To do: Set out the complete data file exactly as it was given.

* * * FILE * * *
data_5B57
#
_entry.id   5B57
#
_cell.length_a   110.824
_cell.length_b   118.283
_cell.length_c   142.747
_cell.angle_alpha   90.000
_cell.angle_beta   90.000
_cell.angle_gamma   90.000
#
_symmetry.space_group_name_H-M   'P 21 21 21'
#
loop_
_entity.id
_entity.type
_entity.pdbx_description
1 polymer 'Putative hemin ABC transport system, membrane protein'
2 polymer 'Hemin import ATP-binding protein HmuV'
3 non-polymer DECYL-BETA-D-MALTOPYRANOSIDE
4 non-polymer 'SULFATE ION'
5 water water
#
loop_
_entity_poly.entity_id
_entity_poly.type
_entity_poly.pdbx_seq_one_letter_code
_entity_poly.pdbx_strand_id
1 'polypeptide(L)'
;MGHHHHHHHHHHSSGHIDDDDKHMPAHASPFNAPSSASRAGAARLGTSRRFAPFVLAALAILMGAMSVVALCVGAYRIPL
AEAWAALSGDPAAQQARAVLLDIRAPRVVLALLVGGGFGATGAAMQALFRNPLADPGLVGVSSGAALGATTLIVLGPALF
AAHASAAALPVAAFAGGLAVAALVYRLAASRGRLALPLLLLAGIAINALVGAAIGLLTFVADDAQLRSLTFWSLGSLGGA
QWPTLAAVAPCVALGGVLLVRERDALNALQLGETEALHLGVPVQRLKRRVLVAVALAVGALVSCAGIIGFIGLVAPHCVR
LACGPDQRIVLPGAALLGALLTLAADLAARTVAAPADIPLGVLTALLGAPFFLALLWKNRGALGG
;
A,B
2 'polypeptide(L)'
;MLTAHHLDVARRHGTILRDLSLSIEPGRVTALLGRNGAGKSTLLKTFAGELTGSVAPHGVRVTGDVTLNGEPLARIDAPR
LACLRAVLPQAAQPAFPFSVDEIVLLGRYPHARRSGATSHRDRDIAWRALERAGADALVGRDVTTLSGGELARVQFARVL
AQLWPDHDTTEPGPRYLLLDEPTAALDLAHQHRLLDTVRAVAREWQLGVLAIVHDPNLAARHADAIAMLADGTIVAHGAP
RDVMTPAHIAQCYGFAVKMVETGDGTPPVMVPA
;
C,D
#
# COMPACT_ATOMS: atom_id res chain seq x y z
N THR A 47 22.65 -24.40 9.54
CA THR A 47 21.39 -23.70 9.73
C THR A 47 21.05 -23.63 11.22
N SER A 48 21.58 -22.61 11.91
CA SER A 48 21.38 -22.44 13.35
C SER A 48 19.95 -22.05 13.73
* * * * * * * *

data_5B57
#
_entry.id   5B57
#
_cell.length_a   110.824
_cell.length_b   118.283
_cell.length_c   142.747
_cell.angle_alpha   90.000
_cell.angle_beta   90.000
_cell.angle_gamma   90.000
#
_symmetry.space_group_name_H-M   'P 21 21 21'
#
loop_
_entity.id
_entity.type
_entity.pdbx_description
1 polymer 'Putative hemin ABC transport system, membrane protein'
2 polymer 'Hemin import ATP-binding protein HmuV'
3 non-polymer DECYL-BETA-D-MALTOPYRANOSIDE
4 non-polymer 'SULFATE ION'
5 water water
#
loop_
_entity_poly.entity_id
_entity_poly.type
_entity_poly.pdbx_seq_one_letter_code
_entity_poly.pdbx_strand_id
1 'polypeptide(L)'
;MGHHHHHHHHHHSSGHIDDDDKHMPAHASPFNAPSSASRAGAARLGTSRRFAPFVLAALAILMGAMSVVALCVGAYRIPL
AEAWAALSGDPAAQQARAVLLDIRAPRVVLALLVGGGFGATGAAMQALFRNPLADPGLVGVSSGAALGATTLIVLGPALF
AAHASAAALPVAAFAGGLAVAALVYRLAASRGRLALPLLLLAGIAINALVGAAIGLLTFVADDAQLRSLTFWSLGSLGGA
QWPTLAAVAPCVALGGVLLVRERDALNALQLGETEALHLGVPVQRLKRRVLVAVALAVGALVSCAGIIGFIGLVAPHCVR
LACGPDQRIVLPGAALLGALLTLAADLAARTVAAPADIPLGVLTALLGAPFFLALLWKNRGALGG
;
A,B
2 'polypeptide(L)'
;MLTAHHLDVARRHGTILRDLSLSIEPGRVTALLGRNGAGKSTLLKTFAGELTGSVAPHGVRVTGDVTLNGEPLARIDAPR
LACLRAVLPQAAQPAFPFSVDEIVLLGRYPHARRSGATSHRDRDIAWRALERAGADALVGRDVTTLSGGELARVQFARVL
AQLWPDHDTTEPGPRYLLLDEPTAALDLAHQHRLLDTVRAVAREWQLGVLAIVHDPNLAARHADAIAMLADGTIVAHGAP
RDVMTPAHIAQCYGFAVKMVETGDGTPPVMVPA
;
C,D
#
# COMPACT_ATOMS: atom_id res chain seq x y z
N THR A 47 22.65 -24.40 9.54
CA THR A 47 21.39 -23.70 9.73
C THR A 47 21.05 -23.63 11.22
N SER A 48 21.58 -22.61 11.91
CA SER A 48 21.38 -22.44 13.35
C SER A 48 19.95 -22.05 13.73